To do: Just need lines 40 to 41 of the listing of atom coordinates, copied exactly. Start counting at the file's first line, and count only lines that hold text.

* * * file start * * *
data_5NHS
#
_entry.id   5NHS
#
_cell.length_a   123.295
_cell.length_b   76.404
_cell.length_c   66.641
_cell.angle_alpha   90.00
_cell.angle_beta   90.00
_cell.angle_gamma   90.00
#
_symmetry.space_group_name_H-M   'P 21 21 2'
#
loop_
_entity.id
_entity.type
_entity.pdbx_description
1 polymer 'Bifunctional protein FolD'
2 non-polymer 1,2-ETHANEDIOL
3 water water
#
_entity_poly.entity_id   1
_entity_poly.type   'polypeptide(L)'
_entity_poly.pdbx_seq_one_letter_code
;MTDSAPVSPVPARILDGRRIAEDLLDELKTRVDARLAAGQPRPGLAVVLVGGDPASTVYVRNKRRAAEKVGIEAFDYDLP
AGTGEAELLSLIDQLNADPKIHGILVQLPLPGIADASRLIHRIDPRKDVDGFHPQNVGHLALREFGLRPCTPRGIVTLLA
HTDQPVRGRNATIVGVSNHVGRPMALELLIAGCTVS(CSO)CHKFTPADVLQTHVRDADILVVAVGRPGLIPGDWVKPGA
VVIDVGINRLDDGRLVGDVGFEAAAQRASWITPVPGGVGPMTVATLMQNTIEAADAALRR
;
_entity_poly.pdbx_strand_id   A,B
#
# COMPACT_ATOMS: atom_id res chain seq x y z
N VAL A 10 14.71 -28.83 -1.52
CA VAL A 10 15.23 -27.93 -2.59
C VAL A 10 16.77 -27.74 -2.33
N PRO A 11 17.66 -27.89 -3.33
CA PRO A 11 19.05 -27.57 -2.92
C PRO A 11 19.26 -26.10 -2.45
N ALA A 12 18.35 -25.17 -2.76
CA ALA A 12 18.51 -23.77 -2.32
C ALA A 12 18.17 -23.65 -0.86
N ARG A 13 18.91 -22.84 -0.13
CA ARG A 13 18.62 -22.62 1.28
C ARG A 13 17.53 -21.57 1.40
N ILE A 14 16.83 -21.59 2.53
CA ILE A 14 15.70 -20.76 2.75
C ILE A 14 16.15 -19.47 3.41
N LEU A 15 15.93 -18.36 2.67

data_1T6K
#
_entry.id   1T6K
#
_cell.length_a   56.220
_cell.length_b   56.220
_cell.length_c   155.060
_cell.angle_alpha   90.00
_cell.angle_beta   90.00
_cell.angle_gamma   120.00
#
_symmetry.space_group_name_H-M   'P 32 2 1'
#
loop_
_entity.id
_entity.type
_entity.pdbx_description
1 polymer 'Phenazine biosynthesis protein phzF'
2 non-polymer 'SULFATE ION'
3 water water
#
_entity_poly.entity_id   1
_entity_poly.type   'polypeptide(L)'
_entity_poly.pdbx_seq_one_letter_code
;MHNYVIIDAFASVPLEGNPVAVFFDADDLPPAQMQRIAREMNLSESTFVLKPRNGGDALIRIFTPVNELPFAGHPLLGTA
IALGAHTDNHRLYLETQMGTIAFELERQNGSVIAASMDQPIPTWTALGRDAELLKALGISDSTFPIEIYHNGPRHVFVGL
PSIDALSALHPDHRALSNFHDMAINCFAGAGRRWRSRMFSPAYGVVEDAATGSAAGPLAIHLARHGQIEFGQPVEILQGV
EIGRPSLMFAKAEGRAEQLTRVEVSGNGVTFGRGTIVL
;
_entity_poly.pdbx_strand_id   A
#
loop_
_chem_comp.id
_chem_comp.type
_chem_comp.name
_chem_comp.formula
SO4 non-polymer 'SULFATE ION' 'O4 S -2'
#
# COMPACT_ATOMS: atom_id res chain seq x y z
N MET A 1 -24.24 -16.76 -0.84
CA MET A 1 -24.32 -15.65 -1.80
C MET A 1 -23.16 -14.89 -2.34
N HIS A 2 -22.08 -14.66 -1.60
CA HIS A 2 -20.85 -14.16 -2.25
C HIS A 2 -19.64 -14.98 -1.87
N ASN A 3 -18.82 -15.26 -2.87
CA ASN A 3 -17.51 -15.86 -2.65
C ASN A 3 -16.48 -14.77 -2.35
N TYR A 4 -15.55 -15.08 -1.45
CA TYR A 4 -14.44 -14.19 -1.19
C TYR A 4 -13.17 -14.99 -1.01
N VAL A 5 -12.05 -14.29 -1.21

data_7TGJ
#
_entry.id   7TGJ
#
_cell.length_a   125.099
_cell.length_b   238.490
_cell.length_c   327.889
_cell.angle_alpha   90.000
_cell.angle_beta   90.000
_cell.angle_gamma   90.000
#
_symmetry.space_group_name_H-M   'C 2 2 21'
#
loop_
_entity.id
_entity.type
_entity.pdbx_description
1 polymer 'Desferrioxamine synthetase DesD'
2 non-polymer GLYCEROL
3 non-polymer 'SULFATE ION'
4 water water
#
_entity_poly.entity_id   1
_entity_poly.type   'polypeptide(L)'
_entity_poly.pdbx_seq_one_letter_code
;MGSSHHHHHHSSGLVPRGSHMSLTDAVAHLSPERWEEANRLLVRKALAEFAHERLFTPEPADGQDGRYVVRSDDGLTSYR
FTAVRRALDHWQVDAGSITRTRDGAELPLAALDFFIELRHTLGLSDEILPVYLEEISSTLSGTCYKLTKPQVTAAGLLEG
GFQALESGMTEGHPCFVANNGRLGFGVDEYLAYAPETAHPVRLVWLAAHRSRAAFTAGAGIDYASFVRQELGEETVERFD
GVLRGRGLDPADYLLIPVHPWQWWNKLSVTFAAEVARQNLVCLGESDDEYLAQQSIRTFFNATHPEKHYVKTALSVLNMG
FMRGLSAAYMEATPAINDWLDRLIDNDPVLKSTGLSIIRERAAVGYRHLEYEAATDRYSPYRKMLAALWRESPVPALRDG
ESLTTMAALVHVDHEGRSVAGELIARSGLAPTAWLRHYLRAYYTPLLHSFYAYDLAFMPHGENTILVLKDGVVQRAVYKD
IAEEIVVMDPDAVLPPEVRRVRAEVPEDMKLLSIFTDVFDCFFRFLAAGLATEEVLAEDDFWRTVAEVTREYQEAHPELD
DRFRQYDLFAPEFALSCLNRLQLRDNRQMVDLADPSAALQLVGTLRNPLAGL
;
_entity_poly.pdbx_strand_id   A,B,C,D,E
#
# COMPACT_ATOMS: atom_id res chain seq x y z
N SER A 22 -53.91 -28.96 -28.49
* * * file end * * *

CA ALA A 12 18.51 -23.77 -2.32
C ALA A 12 18.17 -23.65 -0.86